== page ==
# Muirhead Inequality

**Muirhead's inequality** is a generalization of the AM-GM inequality. Like the AM-GM inequality, it involves a comparison of symmetric sums of monomials involving several variables. It is often useful in proofs involving inequalities.

## Preliminary definitions

Let \( a_1,\ldots,a_n\) be nonnegative real numbers. Let \( x_1,\ldots,x_n\) be variables. Then \[ \sum_{\text{sym}} x_1^{a_1} x_2^{a_2} \cdots x_n^{a_n} \] is the sum of \(n!\) terms of the form \( x_{\sigma(1)}^{a_1} x_{\sigma(2)}^{a_2} \cdots x_{\sigma(n)}^{a_n},\) where \( \sigma \) runs over the permutations of \( \{1, \ldots,n\}.\)

\[ \sum_{\text{sym}} xy^3z^2 = xy^3z^2+xy^2z^3 + x^2y^3z + x^2yz^3 + x^3y^2z + x^3yz^2. \]

Now suppose \( a_1,\ldots, a_n\) and \( b_1,\ldots,b_n\) are two sequences of nonnegative real numbers satisfying the following conditions:

(1) \( a_1\ge a_2\ge \cdots \ge a_n\) and \( b_1\ge b_2\ge \cdots \ge b_n\)

(2) \( a_1 \ge b_1,\) \( a_1+a_2 \ge b_1+b_2,\) \( \ldots, \) \( a_1+a_2+\cdots+a_{n-1} \ge b_1+b_2+\cdots+b_{n-1}\)

(3) \(a_1+a_2+\cdots+a_n = b_1+b_2+\cdots + b_n\)

Then the sequence \( (a_i)\) is said to **majorize** the sequence \( (b_i).\)

\(7,3,1\) majorizes \(5,4,2,\) because \( 7 \ge 5,\) \( 7+3 \ge 5+4,\) and \( 7+3+1=5+4+2.\)

## Statement of the inequality

Muirhead's inequality:Suppose \( (a_i)\) majorizes \( (b_i).\) Then, for all nonnegative \( x_i,\) \[ \sum_{\text{sym}} x_1^{a_1}\cdots x_n^{a_n} \ge \sum_{\text{sym}} x_1^{b_1}\cdots x_n^{b_n}. \]

From the example in the previous section, if \(x,y,z\) are nonnegative real numbers, then \[ \begin{align} x^7y^3z + x^7yz^3 + x^3y^7z + x^3yz^7 + xy^7z^3 +xy^3z^7 \ge \phantom{aaaaaaaaaaaaaa} \\ x^5y^4z^2 + x^5y^2z^4 + x^4y^5z^2 + x^4y^2z^5 + x^2y^5z^4 + x^2y^4z^5. \end{align} \]

In the interest of more compact notation, write \[ M(a_1,a_2,\ldots,a_n) = \sum_{\text{sym}} x_1^{a_1}\cdots x_n^{a_n}. \] Then Muirhead's inequality says that if \( (a_i)\) majorizes \( (b_i),\) then \( M(a_1,\ldots,a_n) \ge M(b_1,\ldots,b_n).\)

## Applications

Since \( (1,0,0,\ldots,0) \) majorizes \( \left( \frac1{n}, \frac1{n}, \ldots, \frac1{n}\right),\) \( M(1,0,0,\ldots,0) \ge M\left( \frac1{n},\frac1{n},\ldots,\frac1{n}\right)\) by Muirhead's inequality. In the symmetric sum for \( M(1,0,0,\ldots,0),\) there are \( (n-1)! \) permutations of the variables that give each term. For instance, the term \( x_1^1 x_2^0 x_3^0 \cdots x_n^0\) is preserved by all the permutations that keep \( 1\) fixed and move \( 2\cdots n\) around. In the symmetric sum for \( M\left( \frac1{n},\frac1{n},\ldots,\frac1{n}\right),\) all of the \( n!\) permutations give the same monomial.

So Muirhead's inequality becomes \[ \begin{align} (n-1)!(x_1 + x_2 + \cdots + x_n) &\ge n!(x_1^{1/n} x_2^{1/n} \cdots x_n^{1/n}) \\ \frac{x_1+x_2+\cdots+x_n}{n} &\ge (x_1x_2\cdots x_n)^{1/n} \end{align} \] which is the AM-GM inequality. So this is a special case of Muirhead's inequality.

Find the minimum value of \[ \frac{(a+b)(b+c)(c+a)}{abc} \] as \(a,b,c\) range over the positive real numbers.

Multiplying out the numerator gives \( 2abc + M(2,1,0).\) Note that \( M(1,1,1) = 6abc,\) so the expression is \[ 2+\frac{M(2,1,0)}{abc} = 2+\frac{6 M(2,1,0)}{M(1,1,1)}, \] and \( M(2,1,0) \ge M(1,1,1)\) by Muirhead's inequality, so the expression is \( \ge 2+6 = 8.\) But note that if \( a=b=c\) then the expression evaluates to \( 8,\) so the answer is \( 8.\)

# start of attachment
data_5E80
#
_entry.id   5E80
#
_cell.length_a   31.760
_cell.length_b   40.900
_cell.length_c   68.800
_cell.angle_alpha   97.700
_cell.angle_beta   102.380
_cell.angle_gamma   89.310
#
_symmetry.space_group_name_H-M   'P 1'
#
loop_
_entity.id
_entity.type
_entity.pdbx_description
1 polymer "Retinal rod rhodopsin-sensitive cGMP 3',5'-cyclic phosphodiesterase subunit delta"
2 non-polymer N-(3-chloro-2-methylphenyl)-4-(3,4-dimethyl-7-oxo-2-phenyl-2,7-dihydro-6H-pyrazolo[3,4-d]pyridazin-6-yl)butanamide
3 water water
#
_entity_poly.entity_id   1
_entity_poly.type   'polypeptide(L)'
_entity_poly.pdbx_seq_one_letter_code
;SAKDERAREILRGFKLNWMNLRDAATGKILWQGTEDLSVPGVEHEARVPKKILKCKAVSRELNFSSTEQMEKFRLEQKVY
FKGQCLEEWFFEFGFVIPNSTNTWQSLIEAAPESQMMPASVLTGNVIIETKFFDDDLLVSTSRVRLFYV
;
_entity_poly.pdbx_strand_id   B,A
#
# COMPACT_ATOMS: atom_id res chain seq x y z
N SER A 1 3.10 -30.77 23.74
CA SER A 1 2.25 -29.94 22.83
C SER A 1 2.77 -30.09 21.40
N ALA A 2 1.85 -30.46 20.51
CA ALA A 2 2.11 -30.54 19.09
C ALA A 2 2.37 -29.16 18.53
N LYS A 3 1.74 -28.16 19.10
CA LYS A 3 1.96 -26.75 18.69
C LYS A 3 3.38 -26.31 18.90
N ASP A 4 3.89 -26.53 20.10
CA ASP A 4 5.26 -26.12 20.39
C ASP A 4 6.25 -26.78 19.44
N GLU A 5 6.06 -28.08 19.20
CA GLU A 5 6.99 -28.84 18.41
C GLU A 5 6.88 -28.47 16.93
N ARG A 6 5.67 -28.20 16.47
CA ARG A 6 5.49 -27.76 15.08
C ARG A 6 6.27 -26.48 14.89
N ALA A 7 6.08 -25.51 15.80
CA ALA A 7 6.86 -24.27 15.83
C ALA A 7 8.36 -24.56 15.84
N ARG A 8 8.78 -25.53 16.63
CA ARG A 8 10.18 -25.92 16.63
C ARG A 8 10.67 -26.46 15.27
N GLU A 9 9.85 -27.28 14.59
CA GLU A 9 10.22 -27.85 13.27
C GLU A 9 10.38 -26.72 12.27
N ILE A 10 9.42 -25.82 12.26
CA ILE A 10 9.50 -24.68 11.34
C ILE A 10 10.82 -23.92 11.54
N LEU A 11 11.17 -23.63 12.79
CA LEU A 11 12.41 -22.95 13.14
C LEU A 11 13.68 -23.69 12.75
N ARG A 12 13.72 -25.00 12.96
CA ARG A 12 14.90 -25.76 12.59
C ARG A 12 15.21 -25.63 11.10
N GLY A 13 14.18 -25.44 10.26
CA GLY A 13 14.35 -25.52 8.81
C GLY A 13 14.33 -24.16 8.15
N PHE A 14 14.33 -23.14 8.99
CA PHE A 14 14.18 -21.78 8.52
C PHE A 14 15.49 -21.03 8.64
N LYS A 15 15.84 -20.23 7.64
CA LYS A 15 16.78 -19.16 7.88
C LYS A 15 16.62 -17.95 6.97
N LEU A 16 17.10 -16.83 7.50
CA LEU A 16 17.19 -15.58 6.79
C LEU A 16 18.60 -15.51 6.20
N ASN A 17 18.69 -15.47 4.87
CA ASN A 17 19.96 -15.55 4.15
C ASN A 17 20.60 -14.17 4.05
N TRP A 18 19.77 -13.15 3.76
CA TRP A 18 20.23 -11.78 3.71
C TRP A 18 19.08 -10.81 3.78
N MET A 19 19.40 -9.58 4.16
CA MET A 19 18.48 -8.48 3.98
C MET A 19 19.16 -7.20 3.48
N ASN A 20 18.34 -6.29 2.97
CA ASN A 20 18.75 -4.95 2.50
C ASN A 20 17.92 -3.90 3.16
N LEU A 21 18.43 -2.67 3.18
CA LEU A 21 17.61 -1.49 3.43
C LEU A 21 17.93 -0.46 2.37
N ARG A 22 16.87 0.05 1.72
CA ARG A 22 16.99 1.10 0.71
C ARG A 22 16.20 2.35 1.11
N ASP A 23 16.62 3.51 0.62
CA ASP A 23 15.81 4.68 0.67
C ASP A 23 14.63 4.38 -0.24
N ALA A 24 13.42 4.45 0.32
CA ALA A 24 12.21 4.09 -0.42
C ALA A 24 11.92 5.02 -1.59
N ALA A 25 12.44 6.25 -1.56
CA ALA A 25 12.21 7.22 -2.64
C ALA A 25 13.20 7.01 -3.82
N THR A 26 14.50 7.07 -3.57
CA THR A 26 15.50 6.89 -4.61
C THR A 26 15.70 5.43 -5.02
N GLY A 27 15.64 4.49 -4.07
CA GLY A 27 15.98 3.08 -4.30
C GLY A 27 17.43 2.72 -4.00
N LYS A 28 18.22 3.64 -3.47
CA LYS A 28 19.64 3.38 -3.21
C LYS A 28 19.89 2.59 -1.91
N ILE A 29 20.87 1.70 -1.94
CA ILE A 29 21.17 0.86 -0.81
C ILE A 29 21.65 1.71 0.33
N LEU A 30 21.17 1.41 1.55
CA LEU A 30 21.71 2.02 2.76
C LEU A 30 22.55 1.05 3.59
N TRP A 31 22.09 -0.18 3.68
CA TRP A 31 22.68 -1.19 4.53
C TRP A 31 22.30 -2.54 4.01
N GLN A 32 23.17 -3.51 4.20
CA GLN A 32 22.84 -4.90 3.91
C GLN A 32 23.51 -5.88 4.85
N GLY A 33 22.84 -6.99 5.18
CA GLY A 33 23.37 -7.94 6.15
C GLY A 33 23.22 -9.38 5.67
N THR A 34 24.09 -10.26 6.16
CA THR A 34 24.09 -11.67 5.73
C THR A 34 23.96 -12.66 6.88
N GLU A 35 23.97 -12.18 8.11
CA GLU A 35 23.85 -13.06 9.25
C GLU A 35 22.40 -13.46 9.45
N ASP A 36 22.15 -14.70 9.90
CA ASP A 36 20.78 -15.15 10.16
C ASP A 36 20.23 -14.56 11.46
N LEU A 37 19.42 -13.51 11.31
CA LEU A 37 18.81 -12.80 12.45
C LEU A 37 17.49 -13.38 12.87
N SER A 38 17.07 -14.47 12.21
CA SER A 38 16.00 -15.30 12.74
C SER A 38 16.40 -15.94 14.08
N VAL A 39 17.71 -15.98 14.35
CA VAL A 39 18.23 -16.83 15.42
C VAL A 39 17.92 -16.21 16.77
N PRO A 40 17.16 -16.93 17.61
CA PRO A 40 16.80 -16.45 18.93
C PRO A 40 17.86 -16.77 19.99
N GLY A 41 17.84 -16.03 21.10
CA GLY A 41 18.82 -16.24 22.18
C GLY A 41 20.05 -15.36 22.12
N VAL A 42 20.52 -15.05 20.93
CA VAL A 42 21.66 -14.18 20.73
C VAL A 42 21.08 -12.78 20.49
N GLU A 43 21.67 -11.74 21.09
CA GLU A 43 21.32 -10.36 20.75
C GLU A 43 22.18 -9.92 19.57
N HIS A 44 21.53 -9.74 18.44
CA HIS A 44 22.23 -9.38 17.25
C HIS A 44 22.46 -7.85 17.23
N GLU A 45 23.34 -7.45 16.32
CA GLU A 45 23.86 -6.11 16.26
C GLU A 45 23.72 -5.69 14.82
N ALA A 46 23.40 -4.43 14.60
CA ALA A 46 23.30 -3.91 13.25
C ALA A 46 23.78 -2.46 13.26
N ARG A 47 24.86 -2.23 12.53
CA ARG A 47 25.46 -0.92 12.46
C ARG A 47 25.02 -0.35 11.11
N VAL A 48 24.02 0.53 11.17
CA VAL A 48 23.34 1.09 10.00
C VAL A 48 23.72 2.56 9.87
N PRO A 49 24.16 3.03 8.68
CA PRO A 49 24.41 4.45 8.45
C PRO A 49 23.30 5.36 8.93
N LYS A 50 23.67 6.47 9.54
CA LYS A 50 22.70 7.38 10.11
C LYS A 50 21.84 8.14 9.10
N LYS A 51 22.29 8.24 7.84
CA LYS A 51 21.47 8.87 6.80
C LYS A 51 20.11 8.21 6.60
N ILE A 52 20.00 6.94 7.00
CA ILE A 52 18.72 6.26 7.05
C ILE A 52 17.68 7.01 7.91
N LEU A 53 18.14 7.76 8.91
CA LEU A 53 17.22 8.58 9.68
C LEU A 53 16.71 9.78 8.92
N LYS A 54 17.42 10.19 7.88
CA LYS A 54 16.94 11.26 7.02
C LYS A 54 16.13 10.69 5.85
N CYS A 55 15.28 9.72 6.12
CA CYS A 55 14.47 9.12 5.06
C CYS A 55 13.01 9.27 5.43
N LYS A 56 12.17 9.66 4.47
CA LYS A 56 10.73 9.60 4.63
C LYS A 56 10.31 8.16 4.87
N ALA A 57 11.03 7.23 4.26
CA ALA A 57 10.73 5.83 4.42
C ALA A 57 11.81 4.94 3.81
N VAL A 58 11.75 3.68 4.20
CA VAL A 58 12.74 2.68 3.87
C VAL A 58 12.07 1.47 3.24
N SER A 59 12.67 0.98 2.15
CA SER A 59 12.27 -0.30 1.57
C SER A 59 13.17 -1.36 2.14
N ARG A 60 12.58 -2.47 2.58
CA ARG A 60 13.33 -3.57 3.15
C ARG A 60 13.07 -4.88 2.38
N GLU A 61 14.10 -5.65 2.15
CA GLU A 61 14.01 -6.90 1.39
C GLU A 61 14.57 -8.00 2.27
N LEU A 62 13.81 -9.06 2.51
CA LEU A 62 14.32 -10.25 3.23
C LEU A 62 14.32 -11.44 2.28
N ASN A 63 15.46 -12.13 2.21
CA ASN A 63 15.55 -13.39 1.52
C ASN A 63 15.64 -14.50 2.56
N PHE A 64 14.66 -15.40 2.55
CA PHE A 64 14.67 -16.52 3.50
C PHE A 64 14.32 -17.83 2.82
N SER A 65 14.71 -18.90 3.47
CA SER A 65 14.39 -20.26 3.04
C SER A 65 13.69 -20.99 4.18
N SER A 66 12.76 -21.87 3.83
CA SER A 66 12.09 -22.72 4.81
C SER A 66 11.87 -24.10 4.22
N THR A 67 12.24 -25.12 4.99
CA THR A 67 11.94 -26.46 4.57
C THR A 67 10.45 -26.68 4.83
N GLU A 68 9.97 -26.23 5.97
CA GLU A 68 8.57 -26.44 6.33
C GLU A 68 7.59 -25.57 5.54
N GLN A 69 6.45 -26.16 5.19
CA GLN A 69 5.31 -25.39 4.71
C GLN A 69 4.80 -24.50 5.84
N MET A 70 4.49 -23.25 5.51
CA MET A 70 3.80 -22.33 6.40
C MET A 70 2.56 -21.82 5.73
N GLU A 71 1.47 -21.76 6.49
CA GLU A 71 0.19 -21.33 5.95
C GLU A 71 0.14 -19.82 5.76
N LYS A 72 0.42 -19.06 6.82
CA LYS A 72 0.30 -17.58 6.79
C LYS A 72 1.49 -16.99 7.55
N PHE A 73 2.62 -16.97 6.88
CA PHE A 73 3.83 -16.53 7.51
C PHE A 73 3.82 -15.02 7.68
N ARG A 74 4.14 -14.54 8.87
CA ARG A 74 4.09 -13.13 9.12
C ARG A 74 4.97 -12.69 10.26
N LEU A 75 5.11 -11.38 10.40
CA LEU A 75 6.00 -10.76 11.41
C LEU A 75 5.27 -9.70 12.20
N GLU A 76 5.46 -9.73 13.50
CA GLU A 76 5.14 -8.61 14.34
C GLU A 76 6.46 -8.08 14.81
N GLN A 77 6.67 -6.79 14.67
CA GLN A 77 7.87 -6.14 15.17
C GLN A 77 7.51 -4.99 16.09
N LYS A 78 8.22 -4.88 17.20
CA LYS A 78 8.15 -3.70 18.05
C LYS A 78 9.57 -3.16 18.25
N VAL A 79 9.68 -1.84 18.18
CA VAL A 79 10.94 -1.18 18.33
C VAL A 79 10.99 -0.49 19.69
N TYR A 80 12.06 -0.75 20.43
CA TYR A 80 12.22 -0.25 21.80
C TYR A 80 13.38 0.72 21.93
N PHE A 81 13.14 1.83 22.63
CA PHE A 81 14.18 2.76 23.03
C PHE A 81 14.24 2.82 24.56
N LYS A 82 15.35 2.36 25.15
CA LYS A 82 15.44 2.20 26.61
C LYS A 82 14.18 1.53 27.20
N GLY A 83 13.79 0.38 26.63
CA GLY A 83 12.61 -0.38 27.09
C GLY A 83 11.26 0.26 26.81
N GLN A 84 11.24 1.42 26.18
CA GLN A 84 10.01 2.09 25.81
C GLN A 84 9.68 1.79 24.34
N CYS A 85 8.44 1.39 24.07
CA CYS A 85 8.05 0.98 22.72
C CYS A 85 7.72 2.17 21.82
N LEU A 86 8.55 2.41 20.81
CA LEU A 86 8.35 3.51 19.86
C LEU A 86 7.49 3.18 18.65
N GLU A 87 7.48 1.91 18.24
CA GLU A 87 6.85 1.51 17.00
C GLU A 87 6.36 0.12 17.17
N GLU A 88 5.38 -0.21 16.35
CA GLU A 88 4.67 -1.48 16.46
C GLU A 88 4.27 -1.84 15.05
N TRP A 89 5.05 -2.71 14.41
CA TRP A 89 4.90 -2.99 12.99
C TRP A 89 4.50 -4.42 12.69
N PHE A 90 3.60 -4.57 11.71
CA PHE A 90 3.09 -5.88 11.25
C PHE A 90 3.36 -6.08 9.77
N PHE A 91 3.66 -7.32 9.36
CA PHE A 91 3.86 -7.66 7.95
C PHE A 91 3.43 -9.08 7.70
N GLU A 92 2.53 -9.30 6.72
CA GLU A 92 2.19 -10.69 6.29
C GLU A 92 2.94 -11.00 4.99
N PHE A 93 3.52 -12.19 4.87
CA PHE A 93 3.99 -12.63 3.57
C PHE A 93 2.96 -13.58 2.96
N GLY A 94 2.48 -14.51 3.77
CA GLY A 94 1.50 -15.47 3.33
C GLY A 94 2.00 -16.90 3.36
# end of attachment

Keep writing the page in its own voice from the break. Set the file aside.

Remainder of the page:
\[x^6+5x^5y+10x^4y^2+kx^3y^3+10x^2y^4+5xy^5+y^6\ge 0,\]

Find the absolute value of the smallest possible value for \(k\), such that the inequality above is true for all non-negative reals \(x\) and \( y \).

**Details and Assumptions**

- You may use the following algebraic identities.
\((x+y)^5=x^5+5x^4y+10x^3y^2+10x^2y^3+5xy^4+y^5\)

\((x+y)^6=x^6+6 x^5 y+15 x^4 y^2+20 x^3 y^3+15 x^2 y^4+6 x y^5+y^6\)

Muirhead's inequality can sometimes be extended to prove non-homogeneous inequalities:

Suppose \( x,y,z\) are positive real numbers with \(xyz=1.\) Show that \( x^{10}+y^{10}+z^{10} \ge x^9+y^9+z^9.\)

The trick is to multiply \( x^9+y^9+z^9 \) by \((xyz)^{1/3}=1,\) which makes the degrees of both sides equal to each other. That is: \[ \begin{align} M(10,0,0) &\ge M\left(9\!\frac13,\frac13,\frac13\right) \\ 2!(x^{10}+y^{10}+z^{10}) &\ge 2!(x^9(xyz)^{1/3} + y^9(xyz)^{1/3} + z^9(xyz)^{1/3}) \\ x^{10}+y^{10}+z^{10} &\ge x^9+y^9+z^9. \end{align} \]

This last example is quite a bit harder, but illustrates the power of the technique.

(IMO 1995) For \(a,b,c>0, abc=1,\) prove that \[ \frac1{a^3(b+c)} + \frac1{b^3(c+a)} + \frac1{c^3(a+b)} \ge \frac32. \]

Multiply by the product of denominators: \[ b^3c^3(c+a)(a+b) + a^3c^3(b+c)(a+b) + a^3b^3(b+c)(c+a) \ge \frac32 a^3b^3c^3(b+c)(c+a)(a+b). \] Using \( a^3b^3c^3=1\) on the right side, this turns into \[ M(4,3,1) + \frac12 M(4,4,0) + \frac12 M(3,3,2) \ge \frac32(2abc+M(2,1,0)) = 3abc + \frac32 M(2,1,0). \] Now the left side has degree \( 8,\) and the right side has degree \( 3.\) To get the degrees on both sides to match up, we can multiply the right side by \( (abc)^{5/3}=1.\) Note that \((abc)^{8/3} = \frac16 M(8/3,8/3,8/3).\) So: \[ M(4,3,1) + \frac12 M(4,4,0) + \frac12 M(3,3,2) \ge \frac12 M(8/3,8/3,8/3)+\frac32 M(11/3,8/3,5/3). \] Now \(4,3,1\) and \(4,4,0\) both majorize \( 11/3,8/3,5/3,\) so \[ M(4,3,1)+\frac12M(4,4,0) \ge M(11/3,8/3,5/3)+\frac12 M(11/3,8/3,5/3) = \frac32 M(11/3,8/3,5/3), \] and \( 3,3,2\) majorizes \(8/3,8/3,8/3,\) so \[ \frac12 M(3,3,2) \ge \frac12 M(8/3,8/3,8/3), \] and adding these inequalities gives the result.

**Cite as:**Muirhead Inequality.

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